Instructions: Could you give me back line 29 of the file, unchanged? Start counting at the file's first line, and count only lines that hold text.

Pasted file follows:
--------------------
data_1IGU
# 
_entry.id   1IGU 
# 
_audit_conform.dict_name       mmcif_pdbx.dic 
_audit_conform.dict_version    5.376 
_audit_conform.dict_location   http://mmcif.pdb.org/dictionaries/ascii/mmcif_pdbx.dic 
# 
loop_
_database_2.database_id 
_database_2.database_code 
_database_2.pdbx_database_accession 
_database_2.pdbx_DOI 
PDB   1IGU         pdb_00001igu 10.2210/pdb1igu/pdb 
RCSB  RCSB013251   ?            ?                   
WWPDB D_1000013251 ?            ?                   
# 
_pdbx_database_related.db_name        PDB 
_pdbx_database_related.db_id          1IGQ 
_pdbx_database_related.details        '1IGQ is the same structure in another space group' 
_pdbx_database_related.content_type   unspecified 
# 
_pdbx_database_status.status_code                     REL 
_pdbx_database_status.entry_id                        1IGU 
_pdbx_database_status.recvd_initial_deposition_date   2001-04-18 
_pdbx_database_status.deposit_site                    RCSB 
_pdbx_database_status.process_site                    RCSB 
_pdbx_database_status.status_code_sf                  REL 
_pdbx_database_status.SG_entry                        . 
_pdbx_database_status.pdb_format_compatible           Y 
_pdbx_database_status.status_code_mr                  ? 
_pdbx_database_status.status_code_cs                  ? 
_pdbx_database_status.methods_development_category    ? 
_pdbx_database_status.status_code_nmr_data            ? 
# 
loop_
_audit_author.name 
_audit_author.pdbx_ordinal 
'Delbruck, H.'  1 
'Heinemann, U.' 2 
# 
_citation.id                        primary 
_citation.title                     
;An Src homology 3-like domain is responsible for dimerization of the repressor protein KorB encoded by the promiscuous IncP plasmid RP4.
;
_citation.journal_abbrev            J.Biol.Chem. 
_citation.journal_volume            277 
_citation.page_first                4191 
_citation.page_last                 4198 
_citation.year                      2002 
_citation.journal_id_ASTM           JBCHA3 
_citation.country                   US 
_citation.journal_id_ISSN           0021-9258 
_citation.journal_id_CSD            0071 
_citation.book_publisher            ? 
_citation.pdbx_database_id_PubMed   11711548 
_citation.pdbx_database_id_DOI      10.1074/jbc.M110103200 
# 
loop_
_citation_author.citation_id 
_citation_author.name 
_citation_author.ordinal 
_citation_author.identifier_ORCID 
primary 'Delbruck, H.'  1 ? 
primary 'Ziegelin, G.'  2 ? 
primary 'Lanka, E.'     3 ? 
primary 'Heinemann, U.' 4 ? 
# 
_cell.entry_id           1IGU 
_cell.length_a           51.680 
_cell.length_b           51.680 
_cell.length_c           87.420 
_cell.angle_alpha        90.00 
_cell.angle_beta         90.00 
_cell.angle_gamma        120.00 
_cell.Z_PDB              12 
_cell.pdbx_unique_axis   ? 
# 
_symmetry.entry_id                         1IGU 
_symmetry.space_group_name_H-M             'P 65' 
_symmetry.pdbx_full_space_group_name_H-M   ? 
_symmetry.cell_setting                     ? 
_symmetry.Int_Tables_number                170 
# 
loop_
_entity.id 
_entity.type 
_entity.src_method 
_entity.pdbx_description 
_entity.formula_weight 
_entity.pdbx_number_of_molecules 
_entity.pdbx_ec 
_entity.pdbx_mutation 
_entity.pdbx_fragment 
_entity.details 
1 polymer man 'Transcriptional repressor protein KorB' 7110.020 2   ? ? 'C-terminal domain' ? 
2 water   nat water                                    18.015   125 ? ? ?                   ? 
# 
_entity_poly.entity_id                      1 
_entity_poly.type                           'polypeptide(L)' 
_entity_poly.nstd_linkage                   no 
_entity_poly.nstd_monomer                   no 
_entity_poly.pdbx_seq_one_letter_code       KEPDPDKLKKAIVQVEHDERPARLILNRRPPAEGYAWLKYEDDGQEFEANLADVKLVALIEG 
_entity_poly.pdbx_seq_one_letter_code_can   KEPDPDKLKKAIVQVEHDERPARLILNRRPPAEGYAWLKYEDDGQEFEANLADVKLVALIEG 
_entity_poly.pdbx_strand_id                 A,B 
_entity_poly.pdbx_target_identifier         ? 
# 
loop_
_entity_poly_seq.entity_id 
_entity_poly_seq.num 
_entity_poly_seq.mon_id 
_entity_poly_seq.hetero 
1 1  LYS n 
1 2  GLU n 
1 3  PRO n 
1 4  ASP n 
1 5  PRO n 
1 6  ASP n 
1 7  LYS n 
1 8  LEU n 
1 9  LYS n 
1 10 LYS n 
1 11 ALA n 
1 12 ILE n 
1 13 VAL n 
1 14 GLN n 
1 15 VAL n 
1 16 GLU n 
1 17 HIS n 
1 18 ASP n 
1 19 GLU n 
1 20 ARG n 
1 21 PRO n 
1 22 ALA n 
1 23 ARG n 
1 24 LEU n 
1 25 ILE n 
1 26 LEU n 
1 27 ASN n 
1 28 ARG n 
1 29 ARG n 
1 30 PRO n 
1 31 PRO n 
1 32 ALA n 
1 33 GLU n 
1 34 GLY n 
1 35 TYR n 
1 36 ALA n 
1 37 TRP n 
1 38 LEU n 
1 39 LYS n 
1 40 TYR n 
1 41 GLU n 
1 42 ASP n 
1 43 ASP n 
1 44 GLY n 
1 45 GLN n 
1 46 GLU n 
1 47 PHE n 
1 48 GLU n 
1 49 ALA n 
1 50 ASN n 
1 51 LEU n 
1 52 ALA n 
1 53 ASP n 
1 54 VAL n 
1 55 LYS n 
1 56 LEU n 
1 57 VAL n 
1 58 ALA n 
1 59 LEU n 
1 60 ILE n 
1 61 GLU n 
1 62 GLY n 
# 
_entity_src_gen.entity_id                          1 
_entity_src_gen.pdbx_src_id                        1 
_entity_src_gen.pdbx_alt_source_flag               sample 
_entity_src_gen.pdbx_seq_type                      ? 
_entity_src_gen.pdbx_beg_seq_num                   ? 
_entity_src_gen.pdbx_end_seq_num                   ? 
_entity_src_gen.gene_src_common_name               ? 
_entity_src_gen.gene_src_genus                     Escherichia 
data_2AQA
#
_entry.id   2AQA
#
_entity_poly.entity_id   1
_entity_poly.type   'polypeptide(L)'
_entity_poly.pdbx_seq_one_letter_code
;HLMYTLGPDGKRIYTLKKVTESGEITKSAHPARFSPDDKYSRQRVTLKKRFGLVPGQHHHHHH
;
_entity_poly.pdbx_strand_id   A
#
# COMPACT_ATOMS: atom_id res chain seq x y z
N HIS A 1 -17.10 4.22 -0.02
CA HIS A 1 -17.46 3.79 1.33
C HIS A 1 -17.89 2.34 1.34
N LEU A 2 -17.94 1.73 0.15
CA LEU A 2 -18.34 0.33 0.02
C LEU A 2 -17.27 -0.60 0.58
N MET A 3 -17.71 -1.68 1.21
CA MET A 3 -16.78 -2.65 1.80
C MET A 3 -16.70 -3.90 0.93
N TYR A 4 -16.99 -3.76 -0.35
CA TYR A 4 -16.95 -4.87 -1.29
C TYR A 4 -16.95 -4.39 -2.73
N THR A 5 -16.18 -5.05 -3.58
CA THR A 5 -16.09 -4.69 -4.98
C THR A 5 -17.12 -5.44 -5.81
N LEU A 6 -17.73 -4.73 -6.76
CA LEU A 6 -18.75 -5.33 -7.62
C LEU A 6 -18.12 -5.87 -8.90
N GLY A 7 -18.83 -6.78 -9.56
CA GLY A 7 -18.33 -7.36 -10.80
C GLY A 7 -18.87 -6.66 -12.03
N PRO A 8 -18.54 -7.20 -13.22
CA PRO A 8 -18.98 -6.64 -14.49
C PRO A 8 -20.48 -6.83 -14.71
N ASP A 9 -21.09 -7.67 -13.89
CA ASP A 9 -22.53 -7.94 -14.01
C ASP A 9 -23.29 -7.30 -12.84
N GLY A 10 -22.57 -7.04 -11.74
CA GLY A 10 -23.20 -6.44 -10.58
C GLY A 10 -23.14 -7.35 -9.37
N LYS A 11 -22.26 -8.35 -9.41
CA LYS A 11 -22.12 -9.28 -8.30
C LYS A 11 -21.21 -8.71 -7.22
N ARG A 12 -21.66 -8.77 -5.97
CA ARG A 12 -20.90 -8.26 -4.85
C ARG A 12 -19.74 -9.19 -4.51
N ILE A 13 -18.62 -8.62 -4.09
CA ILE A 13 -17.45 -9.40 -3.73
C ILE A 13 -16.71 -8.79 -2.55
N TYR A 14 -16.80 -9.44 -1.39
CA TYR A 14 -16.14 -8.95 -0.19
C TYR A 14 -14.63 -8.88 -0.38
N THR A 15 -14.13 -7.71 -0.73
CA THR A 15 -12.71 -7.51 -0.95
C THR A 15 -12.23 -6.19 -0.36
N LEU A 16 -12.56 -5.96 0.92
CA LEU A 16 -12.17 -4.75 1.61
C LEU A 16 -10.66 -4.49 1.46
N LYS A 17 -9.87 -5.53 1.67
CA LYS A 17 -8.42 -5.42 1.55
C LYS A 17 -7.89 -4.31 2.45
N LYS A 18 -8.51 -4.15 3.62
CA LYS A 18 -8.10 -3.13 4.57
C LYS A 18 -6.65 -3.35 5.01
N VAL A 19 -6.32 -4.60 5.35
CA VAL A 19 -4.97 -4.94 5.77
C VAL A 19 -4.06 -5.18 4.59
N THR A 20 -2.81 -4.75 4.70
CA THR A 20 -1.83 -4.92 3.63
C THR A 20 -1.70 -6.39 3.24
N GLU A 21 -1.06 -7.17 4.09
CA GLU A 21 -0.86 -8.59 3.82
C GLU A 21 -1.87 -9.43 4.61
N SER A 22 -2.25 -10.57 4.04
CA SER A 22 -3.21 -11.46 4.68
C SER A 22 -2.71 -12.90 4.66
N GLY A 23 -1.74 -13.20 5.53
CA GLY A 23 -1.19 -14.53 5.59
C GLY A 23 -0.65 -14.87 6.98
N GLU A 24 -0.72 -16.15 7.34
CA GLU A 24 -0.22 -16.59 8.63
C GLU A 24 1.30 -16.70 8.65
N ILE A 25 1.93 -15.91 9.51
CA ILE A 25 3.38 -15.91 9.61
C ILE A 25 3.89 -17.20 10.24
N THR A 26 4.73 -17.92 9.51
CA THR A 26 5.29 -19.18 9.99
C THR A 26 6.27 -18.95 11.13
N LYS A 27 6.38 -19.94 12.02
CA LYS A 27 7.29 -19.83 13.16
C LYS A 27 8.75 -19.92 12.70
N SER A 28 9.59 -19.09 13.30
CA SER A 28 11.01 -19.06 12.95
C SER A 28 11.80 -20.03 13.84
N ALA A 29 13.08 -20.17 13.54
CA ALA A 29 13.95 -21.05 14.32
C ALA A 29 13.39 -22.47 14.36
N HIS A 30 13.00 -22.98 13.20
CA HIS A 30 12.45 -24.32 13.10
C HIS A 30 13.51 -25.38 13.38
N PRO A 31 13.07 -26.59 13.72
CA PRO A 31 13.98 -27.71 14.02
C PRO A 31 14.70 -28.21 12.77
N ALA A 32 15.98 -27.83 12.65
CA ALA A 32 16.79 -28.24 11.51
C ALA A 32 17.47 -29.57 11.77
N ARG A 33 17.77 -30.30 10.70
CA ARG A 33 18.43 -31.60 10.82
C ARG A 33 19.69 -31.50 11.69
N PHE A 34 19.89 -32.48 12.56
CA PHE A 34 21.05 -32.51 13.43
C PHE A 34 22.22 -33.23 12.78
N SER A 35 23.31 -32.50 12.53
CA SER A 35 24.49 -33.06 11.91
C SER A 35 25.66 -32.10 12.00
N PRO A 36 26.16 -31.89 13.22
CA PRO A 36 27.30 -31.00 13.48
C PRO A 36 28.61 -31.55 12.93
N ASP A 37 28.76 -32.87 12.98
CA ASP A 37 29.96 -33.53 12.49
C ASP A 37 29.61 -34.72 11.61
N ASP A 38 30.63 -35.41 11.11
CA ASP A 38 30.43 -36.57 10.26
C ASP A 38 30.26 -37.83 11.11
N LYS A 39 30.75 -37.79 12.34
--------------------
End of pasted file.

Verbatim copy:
_pdbx_database_status.SG_entry                        . 